Select Committee on Northern Ireland Affairs Minutes of Evidence


Further Memorandum submitted by Northern Ireland Electricity plc

  Thank you for your letter of 24 May 1999 in which you requested further information relating to:

    —  customers experiencing multiple interruptions of supply;

    —  how circuits are prioritised for refurbishment; and

    —  network performance comparisons with other companies.

  We reply as follows:


  As regards customers experiencing multiple interruptions of supply you requested information on the extent to which records are kept and a statistical analysis of the frequency of interruptions.

1.1 Records

  As described in our earlier submission to the Committee, the 11 kV overhead network is principally comprised of a number of arterial lines with normally open points running between adjacent 33/11 kV substations together with multiple subsidiary radial spur lines. Each arterial line is controlled by a circuit breaker which operates automatically in response to network faults, thereby limiting an interruption of supply to those customers supplied via that circuit breaker.

  Spur lines are generally controlled and protected by fuses. Spur line faults do not affect the integrity of the mainline and therefore interruption of supply is limited to those customers connected to the faulted spur.

  Where part of the network is required to be taken out of service to facilitate maintenance work a planned outage is arranged which requires the manual operation of circuit breakers, switches or fuses. Where possible, the network is normally reconfigured manually to provide an alternative source of supply to as many customers as possible and thus minimise the number of customers affected by the outage. The lack of a re-supply facility on radial spurs means that there is generally little scope to minimise supply interruptions during planned outages on those parts of the network.

  The National Fault and Interruption Reporting Scheme (NAFIRS) is used to record historical data relating to supply interruptions on the transmission and distribution networks. The NAFIRS database is structured to record outages from a network perspective and facilitates assessment of network performance on either a circuit by circuit basis or by a comparison of the performance of the NIE network against those GB RECs also subscribing to NAFIRS. Supply interruptions are categorised as either fault related" or planned outages".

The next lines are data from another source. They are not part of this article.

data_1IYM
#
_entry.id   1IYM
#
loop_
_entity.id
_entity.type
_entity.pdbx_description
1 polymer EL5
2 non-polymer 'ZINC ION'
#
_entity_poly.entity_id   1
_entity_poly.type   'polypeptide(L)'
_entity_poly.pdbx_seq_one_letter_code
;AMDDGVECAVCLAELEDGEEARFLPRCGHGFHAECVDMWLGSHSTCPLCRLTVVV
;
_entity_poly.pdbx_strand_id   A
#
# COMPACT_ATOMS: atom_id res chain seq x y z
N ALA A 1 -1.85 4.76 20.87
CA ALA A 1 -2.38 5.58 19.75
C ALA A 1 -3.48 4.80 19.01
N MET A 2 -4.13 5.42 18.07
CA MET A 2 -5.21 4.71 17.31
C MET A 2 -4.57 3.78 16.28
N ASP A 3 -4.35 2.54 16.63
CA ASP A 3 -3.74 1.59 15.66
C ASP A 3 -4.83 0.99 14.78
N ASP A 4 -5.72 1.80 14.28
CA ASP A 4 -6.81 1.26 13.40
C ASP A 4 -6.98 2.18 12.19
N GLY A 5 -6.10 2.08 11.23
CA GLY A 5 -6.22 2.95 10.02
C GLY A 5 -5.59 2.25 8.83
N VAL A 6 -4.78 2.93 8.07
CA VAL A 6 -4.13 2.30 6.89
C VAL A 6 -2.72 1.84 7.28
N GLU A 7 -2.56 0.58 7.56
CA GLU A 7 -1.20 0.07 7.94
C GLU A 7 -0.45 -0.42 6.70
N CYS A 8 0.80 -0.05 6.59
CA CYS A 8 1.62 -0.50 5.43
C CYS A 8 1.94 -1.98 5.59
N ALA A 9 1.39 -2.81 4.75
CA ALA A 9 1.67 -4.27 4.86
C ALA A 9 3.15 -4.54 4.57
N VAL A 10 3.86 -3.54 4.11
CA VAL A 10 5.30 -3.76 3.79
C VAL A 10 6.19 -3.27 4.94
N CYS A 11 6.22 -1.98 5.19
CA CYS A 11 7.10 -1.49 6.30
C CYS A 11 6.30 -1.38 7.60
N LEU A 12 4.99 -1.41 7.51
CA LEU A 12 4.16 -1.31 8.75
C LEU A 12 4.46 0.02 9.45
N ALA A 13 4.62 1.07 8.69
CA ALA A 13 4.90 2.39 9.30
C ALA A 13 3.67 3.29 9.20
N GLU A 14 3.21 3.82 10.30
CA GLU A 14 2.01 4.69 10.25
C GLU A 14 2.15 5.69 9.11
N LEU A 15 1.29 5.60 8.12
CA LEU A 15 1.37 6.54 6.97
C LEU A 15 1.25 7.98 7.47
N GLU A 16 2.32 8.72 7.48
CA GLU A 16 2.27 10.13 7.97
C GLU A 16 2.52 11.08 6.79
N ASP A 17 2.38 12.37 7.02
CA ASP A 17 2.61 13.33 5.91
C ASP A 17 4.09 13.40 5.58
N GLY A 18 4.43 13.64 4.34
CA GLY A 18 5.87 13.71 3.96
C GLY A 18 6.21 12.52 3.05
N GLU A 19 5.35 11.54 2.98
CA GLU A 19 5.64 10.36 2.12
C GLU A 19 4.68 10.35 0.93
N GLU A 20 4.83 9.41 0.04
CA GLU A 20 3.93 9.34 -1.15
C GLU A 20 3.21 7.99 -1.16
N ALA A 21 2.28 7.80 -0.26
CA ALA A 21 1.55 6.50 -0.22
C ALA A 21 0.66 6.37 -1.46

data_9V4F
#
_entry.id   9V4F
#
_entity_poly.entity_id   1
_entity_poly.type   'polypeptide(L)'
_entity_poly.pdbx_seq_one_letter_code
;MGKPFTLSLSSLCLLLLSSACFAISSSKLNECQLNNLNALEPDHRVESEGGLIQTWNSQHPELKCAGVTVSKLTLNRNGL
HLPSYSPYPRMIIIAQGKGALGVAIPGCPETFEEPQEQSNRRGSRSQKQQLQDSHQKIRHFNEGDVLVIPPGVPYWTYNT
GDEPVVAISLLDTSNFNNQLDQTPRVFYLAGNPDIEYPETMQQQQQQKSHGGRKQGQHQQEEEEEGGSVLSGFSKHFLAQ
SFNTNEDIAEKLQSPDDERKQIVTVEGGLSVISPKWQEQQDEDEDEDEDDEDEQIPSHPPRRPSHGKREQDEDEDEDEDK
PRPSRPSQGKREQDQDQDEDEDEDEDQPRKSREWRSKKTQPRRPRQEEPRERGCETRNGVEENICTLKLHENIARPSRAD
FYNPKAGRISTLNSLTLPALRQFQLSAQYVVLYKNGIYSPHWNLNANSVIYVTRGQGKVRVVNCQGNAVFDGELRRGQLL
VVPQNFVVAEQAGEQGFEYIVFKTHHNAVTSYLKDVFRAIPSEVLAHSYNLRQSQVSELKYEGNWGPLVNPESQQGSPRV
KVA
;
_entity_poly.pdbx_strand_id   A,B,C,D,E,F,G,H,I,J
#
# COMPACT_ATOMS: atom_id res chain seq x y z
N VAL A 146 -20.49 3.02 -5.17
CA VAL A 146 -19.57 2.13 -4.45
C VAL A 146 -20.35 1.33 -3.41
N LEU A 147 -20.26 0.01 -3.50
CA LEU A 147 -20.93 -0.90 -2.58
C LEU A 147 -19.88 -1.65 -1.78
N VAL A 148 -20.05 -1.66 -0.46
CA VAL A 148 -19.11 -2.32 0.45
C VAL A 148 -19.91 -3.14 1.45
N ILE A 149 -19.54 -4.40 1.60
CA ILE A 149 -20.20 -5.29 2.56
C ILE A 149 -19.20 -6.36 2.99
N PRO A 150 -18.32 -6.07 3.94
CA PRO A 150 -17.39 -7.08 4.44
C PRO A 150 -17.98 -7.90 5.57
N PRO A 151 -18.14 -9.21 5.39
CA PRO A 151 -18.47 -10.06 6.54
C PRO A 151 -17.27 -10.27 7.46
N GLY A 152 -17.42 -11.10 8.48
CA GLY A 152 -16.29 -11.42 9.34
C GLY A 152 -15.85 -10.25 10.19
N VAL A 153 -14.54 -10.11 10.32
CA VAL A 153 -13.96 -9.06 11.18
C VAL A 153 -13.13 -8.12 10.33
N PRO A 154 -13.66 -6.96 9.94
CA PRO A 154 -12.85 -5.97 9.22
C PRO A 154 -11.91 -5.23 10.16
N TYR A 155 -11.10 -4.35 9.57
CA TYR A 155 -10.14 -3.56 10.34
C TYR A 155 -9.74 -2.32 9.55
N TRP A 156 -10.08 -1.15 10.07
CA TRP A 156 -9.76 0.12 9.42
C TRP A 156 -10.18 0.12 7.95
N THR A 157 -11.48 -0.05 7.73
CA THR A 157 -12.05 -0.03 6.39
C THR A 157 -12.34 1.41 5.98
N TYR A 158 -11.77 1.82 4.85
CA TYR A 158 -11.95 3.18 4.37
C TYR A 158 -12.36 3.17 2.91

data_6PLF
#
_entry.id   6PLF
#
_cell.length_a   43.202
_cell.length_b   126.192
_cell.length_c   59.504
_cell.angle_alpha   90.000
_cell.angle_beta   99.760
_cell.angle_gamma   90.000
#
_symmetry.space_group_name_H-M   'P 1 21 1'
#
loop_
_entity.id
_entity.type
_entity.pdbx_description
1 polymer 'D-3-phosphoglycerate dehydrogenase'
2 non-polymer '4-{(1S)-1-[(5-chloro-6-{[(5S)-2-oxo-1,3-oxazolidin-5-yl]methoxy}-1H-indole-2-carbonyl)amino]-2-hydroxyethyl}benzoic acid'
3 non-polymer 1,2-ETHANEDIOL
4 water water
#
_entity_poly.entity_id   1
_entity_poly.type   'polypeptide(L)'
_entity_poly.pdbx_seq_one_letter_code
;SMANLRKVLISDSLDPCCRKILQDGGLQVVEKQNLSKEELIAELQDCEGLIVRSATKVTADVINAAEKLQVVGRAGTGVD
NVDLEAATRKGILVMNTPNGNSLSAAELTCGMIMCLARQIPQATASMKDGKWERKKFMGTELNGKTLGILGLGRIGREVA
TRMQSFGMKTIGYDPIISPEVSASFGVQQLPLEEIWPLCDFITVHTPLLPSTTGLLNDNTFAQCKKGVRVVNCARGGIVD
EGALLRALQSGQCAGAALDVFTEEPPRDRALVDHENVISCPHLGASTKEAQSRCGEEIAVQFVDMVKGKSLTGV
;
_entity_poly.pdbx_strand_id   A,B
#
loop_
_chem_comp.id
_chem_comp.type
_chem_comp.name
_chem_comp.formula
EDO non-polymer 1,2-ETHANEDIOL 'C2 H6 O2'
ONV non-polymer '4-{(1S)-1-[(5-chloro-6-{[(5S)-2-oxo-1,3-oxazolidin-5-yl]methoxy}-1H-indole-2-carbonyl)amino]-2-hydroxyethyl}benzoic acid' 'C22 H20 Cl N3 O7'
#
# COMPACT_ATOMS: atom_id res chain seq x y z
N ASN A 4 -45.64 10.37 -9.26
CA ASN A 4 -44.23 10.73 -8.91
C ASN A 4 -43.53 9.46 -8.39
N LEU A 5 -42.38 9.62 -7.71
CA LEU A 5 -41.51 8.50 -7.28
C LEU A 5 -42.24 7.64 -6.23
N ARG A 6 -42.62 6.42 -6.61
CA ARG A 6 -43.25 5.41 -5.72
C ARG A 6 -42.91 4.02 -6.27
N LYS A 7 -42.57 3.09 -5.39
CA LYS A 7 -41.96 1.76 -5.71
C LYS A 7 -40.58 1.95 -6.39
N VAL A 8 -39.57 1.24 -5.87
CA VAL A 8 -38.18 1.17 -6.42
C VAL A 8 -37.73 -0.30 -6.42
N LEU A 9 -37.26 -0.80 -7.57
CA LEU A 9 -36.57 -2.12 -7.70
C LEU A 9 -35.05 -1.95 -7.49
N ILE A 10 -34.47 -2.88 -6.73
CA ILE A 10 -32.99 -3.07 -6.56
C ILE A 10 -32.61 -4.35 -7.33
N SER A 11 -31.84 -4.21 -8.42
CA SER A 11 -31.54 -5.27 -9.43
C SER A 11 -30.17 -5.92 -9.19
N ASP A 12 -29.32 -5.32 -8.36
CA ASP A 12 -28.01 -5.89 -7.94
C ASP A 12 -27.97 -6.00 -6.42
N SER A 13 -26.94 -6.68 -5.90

NAFIRS records the number of customer interruptions associated with each network incident, relates each incident to the associated network device and also records the cause of the interruption. Each network device is linked within the database hierarchy to the appropriate circuit, the supplying substation and district. This allows flexible and detailed analysis of network performance.

  However, NAFIRS does not record outages against the specific customers affected and accordingly cannot be used to provide a definitive analysis of the frequency of supply interruptions against specific customers. Such an arrangement would require the tracing of the electrical connectivity of each customer through the complete transmission and distribution network and the summation of all incidents recorded against each interruption device. In addition, a strict account would also need to be taken of all occasions when the network configuration was altered from its normal running state.